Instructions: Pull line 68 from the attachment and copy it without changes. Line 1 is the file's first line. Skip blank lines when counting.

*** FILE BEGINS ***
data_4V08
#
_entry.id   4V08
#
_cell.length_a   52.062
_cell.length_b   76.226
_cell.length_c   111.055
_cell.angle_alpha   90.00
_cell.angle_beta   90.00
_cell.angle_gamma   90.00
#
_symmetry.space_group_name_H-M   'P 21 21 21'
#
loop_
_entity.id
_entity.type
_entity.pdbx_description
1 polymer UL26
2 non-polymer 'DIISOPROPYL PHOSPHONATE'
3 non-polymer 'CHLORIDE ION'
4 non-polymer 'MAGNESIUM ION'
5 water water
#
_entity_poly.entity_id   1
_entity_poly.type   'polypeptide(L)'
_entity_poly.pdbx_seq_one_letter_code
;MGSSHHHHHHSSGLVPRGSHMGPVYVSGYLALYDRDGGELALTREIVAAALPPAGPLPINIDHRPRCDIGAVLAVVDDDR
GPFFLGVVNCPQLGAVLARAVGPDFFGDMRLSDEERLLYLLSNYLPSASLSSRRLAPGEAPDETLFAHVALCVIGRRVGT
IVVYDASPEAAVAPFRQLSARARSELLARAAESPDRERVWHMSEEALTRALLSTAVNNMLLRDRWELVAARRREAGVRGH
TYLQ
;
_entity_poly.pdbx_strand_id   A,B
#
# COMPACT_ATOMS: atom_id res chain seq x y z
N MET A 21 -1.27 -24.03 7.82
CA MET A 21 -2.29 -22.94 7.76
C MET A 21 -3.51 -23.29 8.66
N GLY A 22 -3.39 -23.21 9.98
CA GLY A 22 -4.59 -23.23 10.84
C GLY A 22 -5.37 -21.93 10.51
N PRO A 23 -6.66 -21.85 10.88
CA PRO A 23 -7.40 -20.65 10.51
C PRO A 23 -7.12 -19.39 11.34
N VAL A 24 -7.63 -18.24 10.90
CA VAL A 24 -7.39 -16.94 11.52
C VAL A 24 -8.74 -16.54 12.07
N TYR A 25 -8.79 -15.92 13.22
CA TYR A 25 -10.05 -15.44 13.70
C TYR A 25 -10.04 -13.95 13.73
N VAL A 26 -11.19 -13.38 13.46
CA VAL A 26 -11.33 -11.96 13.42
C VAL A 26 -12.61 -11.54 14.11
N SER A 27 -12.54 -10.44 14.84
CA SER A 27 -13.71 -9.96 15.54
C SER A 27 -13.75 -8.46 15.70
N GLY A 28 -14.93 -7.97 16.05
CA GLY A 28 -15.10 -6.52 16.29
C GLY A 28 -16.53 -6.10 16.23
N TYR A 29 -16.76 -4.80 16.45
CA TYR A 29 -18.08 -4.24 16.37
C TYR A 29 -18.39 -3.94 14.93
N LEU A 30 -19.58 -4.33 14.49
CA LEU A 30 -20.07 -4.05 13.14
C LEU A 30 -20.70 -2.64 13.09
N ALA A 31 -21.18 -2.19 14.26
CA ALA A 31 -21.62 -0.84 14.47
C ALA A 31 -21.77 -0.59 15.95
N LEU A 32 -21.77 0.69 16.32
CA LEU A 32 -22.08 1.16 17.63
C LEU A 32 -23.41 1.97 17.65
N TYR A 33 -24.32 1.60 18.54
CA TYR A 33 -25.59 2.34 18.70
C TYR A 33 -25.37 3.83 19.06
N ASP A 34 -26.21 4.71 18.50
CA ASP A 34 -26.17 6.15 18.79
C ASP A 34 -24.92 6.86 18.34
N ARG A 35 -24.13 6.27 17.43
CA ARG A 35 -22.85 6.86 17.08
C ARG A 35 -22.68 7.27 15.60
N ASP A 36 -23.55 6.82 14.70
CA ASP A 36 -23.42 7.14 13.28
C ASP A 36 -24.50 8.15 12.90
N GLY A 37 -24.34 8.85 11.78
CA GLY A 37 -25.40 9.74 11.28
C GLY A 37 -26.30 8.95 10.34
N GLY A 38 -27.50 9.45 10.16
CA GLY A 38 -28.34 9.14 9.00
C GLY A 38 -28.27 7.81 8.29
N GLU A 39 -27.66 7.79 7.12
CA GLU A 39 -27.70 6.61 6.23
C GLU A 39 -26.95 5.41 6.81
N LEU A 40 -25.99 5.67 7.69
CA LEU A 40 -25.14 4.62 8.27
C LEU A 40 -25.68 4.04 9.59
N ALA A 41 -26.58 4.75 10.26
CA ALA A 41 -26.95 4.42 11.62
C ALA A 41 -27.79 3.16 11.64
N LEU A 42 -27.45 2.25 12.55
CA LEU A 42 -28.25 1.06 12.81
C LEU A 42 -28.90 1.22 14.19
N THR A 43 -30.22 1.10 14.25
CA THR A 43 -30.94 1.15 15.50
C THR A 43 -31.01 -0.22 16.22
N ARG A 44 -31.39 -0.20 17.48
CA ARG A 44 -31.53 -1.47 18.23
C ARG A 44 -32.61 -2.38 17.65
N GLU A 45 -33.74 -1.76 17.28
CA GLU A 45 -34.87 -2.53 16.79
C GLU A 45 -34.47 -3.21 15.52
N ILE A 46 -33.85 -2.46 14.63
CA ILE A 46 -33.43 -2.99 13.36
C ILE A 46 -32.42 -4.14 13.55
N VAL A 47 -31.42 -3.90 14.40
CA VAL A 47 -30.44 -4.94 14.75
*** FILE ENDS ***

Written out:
N LEU A 32 -21.77 0.69 16.32